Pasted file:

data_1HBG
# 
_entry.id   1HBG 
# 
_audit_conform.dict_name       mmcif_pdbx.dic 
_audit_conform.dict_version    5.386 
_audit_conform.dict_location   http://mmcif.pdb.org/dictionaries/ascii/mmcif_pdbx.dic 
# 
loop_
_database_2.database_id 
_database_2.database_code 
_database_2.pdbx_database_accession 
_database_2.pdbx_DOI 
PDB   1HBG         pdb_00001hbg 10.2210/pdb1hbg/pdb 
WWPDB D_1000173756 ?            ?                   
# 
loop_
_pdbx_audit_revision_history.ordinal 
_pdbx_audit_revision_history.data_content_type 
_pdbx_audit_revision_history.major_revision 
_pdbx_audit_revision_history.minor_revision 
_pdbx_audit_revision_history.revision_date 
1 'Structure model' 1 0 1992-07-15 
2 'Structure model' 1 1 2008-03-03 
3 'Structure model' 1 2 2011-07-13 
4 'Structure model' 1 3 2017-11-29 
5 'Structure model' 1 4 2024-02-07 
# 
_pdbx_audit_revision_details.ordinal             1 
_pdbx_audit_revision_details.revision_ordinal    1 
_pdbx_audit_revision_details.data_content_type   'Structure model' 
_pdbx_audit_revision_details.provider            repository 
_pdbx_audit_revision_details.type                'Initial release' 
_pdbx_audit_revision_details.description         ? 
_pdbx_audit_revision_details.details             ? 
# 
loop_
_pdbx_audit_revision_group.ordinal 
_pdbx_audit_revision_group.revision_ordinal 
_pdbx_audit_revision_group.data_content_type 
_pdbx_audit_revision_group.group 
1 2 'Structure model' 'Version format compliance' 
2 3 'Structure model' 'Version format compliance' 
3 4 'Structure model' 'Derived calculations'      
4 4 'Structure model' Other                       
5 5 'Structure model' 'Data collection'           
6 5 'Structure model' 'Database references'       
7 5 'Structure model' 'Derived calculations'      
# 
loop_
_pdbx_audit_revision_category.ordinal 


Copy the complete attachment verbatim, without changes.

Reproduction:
data_1HBG
# 
_entry.id   1HBG 
# 
_audit_conform.dict_name       mmcif_pdbx.dic 
_audit_conform.dict_version    5.386 
_audit_conform.dict_location   http://mmcif.pdb.org/dictionaries/ascii/mmcif_pdbx.dic 
# 
loop_
_database_2.database_id 
_database_2.database_code 
_database_2.pdbx_database_accession 
_database_2.pdbx_DOI 
PDB   1HBG         pdb_00001hbg 10.2210/pdb1hbg/pdb 
WWPDB D_1000173756 ?            ?                   
# 
loop_
_pdbx_audit_revision_history.ordinal 
_pdbx_audit_revision_history.data_content_type 
_pdbx_audit_revision_history.major_revision 
_pdbx_audit_revision_history.minor_revision 
_pdbx_audit_revision_history.revision_date 
1 'Structure model' 1 0 1992-07-15 
2 'Structure model' 1 1 2008-03-03 
3 'Structure model' 1 2 2011-07-13 
4 'Structure model' 1 3 2017-11-29 
5 'Structure model' 1 4 2024-02-07 
# 
_pdbx_audit_revision_details.ordinal             1 
_pdbx_audit_revision_details.revision_ordinal    1 
_pdbx_audit_revision_details.data_content_type   'Structure model' 
_pdbx_audit_revision_details.provider            repository 
_pdbx_audit_revision_details.type                'Initial release' 
_pdbx_audit_revision_details.description         ? 
_pdbx_audit_revision_details.details             ? 
# 
loop_
_pdbx_audit_revision_group.ordinal 
_pdbx_audit_revision_group.revision_ordinal 
_pdbx_audit_revision_group.data_content_type 
_pdbx_audit_revision_group.group 
1 2 'Structure model' 'Version format compliance' 
2 3 'Structure model' 'Version format compliance' 
3 4 'Structure model' 'Derived calculations'      
4 4 'Structure model' Other                       
5 5 'Structure model' 'Data collection'           
6 5 'Structure model' 'Database references'       
7 5 'Structure model' 'Derived calculations'      
# 
loop_
_pdbx_audit_revision_category.ordinal 